For the turn of the century, my husband and I were in Germany. In the back of my mind, I was expecting to find that my traditional New Year's meal was an American amalgamation of German tradition kind of like corned beef and cabbage to the Irish -- not really something they ate in the home land. I was surprised to find how close my Grandmother came to the traditions on saw on menus and all around me. It was comforting to know that despite some interpretations, our family meal was true to the culture from which it came.

My Grandmother is no longer with us. Sadly, lung cancer took her in 2002. But, she is always with me. Especially on New Years. As I shopped for my holiday groceries, I couldn't help but think about all the New Year's Days when she was standing in the kitchen making her gravy and talking about the New Year's Days gone by with her family. Tomorrow, I will again, honor her memory with my meal. Although, I do make some tweaks -- apple sauce is replaced by apple pie, red cabbage has been added to the menu this year, and I cook fresh spinach instead of the frozen chopped spinach loaded with butter that was a staple of her meal.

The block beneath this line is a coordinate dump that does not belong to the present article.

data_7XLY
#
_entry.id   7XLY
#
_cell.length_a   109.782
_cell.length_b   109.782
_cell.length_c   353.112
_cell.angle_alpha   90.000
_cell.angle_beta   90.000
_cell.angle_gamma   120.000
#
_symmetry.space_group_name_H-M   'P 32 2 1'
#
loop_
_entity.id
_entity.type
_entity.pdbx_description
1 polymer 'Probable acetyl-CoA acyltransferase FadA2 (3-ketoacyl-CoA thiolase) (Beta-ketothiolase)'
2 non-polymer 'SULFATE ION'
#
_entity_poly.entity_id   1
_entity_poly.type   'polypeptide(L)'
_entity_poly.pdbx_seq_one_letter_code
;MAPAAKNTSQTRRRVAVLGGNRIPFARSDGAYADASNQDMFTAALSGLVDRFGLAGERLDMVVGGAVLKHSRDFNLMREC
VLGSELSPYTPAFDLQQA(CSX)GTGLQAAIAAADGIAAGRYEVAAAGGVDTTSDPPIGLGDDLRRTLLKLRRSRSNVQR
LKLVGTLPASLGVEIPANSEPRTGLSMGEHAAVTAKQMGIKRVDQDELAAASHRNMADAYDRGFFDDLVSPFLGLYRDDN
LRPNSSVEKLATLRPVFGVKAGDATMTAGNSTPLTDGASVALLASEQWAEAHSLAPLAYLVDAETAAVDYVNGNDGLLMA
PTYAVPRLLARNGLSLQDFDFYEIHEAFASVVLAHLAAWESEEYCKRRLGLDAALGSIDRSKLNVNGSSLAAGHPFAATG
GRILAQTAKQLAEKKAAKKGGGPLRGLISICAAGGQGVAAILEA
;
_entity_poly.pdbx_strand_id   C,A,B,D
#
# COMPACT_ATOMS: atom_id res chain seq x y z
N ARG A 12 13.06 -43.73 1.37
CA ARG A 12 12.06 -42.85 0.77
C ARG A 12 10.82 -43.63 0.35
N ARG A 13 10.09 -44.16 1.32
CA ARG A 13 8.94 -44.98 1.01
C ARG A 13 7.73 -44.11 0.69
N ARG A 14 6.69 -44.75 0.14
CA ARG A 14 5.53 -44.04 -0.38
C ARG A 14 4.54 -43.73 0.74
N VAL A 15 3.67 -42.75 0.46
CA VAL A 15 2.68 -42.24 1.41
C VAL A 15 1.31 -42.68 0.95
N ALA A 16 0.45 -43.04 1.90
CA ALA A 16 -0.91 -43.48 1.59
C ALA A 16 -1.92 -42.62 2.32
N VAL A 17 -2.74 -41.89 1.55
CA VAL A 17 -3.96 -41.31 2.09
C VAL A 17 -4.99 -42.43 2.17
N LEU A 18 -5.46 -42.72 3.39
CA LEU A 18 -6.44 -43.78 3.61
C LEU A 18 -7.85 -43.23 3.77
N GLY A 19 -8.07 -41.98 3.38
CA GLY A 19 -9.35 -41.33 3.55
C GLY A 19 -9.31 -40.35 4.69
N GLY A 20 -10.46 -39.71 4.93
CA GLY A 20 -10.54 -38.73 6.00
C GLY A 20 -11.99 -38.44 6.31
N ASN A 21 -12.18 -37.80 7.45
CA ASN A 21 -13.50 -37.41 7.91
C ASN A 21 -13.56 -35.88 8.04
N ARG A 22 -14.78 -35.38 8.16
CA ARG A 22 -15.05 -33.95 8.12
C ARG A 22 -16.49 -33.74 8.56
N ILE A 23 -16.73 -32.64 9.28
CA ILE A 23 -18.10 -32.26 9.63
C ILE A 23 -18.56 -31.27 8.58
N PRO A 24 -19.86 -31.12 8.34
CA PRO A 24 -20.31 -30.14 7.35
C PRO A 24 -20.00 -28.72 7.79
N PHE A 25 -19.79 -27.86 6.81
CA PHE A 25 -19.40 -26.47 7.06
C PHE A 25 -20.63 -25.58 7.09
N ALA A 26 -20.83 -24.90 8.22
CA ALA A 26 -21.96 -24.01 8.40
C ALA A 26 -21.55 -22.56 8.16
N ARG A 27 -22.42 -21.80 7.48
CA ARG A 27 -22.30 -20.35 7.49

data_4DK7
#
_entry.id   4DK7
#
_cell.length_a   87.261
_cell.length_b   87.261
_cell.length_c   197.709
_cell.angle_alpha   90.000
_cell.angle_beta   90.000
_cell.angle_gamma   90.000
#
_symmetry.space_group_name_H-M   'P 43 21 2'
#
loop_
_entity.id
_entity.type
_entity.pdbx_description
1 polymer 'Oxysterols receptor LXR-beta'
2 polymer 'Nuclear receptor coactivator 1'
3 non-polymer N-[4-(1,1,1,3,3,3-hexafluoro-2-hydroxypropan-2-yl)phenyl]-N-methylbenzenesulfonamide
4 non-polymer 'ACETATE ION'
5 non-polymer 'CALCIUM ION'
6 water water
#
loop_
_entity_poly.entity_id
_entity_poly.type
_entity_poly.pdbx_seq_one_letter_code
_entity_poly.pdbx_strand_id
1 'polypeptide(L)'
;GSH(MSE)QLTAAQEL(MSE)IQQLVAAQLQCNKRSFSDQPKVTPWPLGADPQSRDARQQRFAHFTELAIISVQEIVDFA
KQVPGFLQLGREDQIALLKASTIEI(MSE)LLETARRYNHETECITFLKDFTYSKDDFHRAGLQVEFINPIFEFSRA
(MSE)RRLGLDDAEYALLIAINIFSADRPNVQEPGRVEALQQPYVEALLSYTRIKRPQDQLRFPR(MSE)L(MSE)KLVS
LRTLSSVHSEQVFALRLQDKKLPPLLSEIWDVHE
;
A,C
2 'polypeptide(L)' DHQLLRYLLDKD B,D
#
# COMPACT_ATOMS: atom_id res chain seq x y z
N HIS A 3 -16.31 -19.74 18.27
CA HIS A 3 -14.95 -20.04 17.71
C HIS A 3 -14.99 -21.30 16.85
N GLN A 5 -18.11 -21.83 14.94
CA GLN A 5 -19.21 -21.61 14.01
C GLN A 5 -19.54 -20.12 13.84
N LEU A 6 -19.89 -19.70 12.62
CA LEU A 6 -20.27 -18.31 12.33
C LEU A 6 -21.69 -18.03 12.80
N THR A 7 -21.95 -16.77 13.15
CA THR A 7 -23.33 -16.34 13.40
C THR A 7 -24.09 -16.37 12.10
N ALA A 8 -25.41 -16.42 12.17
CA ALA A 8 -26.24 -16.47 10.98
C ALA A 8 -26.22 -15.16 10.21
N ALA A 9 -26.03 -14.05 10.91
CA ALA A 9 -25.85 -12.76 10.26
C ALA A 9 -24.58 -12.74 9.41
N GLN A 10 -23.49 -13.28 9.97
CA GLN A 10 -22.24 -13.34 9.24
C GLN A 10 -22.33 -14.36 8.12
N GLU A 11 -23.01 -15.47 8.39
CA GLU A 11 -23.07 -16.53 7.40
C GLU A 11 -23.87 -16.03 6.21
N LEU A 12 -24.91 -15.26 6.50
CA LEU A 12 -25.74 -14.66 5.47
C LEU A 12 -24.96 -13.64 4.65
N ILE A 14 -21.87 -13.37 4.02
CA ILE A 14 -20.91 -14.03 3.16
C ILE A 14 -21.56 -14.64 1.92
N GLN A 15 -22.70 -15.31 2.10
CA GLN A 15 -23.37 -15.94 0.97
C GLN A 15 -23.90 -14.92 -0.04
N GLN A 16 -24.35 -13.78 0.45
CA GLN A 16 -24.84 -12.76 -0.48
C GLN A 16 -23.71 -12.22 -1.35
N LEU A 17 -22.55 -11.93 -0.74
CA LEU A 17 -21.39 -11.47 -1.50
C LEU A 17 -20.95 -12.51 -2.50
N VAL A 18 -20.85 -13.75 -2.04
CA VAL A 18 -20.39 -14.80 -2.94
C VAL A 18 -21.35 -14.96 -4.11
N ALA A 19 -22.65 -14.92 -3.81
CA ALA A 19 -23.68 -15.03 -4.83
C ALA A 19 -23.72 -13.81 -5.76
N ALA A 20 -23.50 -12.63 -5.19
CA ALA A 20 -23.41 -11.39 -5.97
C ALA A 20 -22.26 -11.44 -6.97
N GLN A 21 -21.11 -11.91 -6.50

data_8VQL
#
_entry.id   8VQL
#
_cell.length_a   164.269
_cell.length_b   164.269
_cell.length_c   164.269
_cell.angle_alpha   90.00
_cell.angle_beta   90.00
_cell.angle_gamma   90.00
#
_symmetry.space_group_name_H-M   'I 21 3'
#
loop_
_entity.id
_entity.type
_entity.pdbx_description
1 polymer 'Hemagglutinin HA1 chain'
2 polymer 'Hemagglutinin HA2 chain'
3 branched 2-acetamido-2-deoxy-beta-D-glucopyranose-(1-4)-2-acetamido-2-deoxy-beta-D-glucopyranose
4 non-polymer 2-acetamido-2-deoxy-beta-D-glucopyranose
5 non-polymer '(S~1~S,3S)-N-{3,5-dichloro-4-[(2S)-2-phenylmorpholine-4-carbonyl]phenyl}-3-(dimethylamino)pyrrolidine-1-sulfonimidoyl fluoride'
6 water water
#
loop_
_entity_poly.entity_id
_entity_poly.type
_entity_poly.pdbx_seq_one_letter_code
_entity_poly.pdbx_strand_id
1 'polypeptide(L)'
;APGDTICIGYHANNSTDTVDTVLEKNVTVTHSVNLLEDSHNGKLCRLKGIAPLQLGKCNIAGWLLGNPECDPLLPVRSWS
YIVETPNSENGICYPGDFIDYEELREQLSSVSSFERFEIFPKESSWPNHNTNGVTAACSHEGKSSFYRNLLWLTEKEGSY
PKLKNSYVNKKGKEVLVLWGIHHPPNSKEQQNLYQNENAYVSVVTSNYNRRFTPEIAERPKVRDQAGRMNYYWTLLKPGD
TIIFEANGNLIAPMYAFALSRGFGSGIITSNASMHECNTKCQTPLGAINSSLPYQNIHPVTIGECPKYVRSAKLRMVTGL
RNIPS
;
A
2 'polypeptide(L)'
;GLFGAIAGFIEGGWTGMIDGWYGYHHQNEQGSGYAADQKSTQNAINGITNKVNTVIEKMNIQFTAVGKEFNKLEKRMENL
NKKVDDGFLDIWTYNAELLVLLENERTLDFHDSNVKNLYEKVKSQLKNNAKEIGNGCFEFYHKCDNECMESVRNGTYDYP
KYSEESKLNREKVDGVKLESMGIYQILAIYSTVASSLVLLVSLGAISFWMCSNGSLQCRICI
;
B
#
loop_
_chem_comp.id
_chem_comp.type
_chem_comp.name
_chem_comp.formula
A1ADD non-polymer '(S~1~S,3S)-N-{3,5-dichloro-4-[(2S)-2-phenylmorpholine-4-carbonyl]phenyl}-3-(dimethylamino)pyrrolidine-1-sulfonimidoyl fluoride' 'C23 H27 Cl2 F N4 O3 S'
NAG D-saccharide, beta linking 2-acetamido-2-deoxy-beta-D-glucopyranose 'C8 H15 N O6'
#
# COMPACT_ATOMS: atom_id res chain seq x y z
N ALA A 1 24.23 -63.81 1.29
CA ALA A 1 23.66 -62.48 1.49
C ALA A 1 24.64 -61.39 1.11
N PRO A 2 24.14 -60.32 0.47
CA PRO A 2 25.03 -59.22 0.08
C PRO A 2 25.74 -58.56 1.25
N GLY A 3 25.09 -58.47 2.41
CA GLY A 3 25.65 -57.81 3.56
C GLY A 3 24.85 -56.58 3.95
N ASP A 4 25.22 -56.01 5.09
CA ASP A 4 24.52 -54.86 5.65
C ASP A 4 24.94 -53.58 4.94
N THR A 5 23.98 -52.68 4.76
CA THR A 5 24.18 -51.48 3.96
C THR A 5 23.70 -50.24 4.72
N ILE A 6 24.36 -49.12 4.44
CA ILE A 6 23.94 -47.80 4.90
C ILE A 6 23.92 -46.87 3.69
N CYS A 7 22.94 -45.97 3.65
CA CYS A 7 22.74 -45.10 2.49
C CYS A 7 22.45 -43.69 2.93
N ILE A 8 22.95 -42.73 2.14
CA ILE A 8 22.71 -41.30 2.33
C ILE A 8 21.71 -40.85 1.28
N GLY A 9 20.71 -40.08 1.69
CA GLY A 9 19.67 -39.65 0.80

Friday, December 25, 2009

Merry Christmas from Ally's Kitchen to Yours!

Whether you celebrate this wonderful holiday or not, I hope that you are having a day filled with love and laughs. It's a holiday, so eat, drink and be merry!

This Christmas was not all about the kitchen. I did ask for a few non-kitchen items since a girl cannot live without some of those things that she won't always buy for herself.

One kitchen related item that am super excited about Santa bringing me is my new blender. I have been wanting this one for a while. I use my blender for lots of things like making soups, gravies and purees, so I need a heavy duty blender with a glass carafe. My current blender is still in good shape, but the plastic carafe has a huge crack. Need to replace that and put the one on the bar for those fun mixed drinks that you can't get enough of come summer time. So far, the blender looks great on my counter, but I haven't put it to work. I'll let you know what I think after I kick the tires, so to speak.

And, of course, I was blessed with some new editions to my cookbook obsession collection.

I plan on working through both of these great books in the coming month or two, so check back for updates on the recipes that I make and what I think about them.

I was particularly excited about The Pioneer Woman Cooks because it was autographed. I've been watching Ree's book tour schedule to see if she was coming to my area, but no such luck. So, when I put on my Christmas wish list that she was having a book signing near my parent's house, I didn't think much of it. But, to my surprise, my parents went and met her. They said she was super nice and told great stories. Here's Ree signing my book. Too bad, I didn't know that my Mom was going or I would have sent her with a few questions. Oh well, I guess that would have ruined the surprise after all.